MS: What has been your favorite memory thus far playing for Clemson?
IR: Winning the National Championship, but also being able to score two goals in the National Championship was a dream come true. Like I said before, Clemson has been my dream school since I was young and being able to be the one who scores the goals in the championship, that’s like stuff you dream of when you’re a little kid.
MS: I know your goals are ever-changing, but what would you say is your biggest goal right now? 
IR: My biggest goal right now is to play pro, but at the same time I just want to give back to the game in some kind of way. Whenever my career ends in terms of playing the game, I want to continue to give back, like I said earlier about continuing to inspire the youth in my area. If my career path has anything to do with that, that would be a huge goal of mine. 
MS: It may be hard to reflect in this present moment, but what do you think will be your biggest takeaway from college soccer?
IR: I would say patience, humility and confidence. The patience to recognize you aren’t going to get everything you want right now and sometimes you might have to sit behind somebody or wait your turn, until you get your opportunity, then you got to take it. Humility, in that you have to be grateful for every opportunity you have. Being at Clemson, we have some of the best facilities and coaches; it doesn’t get better than that. When you’re humble, that means you can be coachable, which allows you to be vulnerable and become a better player and grow. And then confidence, that is so important. I see a lot of players that are so talented, but they lack confidence to be able to do that. Being an athlete is hard, with mental health and all that. So, I found that when those three things come together, when you’re humble, you’re confident and you’re willing to work, good things can happen.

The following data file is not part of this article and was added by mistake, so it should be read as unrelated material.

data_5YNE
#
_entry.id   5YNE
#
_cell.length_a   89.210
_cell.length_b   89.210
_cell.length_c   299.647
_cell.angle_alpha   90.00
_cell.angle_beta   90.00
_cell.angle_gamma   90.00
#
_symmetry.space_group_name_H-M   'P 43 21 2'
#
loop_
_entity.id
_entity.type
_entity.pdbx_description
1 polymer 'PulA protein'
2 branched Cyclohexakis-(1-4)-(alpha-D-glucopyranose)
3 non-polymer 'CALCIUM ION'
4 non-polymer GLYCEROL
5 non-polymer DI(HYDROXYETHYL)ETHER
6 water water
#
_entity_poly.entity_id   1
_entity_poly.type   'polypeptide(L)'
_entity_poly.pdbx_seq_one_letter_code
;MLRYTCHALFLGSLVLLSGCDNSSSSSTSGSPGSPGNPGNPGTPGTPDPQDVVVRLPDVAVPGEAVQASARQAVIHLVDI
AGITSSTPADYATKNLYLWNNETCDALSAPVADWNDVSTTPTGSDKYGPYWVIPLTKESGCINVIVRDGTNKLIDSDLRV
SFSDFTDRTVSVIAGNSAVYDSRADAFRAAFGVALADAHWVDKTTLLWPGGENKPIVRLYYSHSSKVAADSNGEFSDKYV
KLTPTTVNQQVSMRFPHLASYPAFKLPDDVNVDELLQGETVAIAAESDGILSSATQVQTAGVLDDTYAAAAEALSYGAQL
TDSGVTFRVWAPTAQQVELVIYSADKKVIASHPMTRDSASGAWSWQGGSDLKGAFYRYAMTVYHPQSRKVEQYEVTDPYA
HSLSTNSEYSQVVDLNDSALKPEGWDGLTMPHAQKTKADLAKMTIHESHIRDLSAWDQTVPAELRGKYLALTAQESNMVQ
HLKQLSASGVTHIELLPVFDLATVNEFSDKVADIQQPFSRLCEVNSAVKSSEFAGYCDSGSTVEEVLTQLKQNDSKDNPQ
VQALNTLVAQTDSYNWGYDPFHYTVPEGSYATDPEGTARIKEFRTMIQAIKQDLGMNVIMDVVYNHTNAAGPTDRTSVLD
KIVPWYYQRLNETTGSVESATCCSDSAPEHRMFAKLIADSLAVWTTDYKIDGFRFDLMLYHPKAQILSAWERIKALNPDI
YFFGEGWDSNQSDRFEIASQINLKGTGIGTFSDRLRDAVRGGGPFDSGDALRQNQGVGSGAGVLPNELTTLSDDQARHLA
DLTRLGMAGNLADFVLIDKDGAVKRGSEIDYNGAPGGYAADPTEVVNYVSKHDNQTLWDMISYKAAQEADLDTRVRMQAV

MS: If you had to describe yourself as an athlete, teammate or even a person, what words would you use to describe yourself?
IR: I would say genuine, confident and respectful. I think that people respect me, because I give a lot of respect to other people, and I genuinely care to make relationships with other people. I think that’s one quality a lot of my teammates appreciate about me. I am a confident person. I am confident in my abilities and myself. I am genuine. When I speak to people, I want them to know I am authentic in what I say.
MS: Today, what would you say is the most motivating factor for you to continue to work and to strive for your goals?
IR: I would say the youth in my area. That is one thing I am very proud of, being from Rock Hill. Growing up, I didn’t have as many opportunities as everyone else did in terms of soccer. Just seeing all the youth, seeing how the sport of soccer has grown and being able to inspire so many people, that is what drives me every day. Being able to inspire people and show them a kid from South Carolina can do it, that’s what drives me to keep going.
MS: What would you say to a youth soccer player or any young athlete as a word of advice?
IR: I would say you need to have faith and truly follow your dreams, but you also must put in the work and make sacrifices to be able to fulfill those dreams. No matter where you are, there is always a possibility to make those dreams come true.
Leave a Comment
Donate to The Tiger

Your donation will support the student journalists of Clemson University . Your contribution will allow us to purchase equipment and cover our annual website hosting costs.

More to Discover
Donate to The Tiger

Comments (0)

All The Tiger Picks Reader Picks Sort: Newest

Your email address will not be published. Required fields are marked *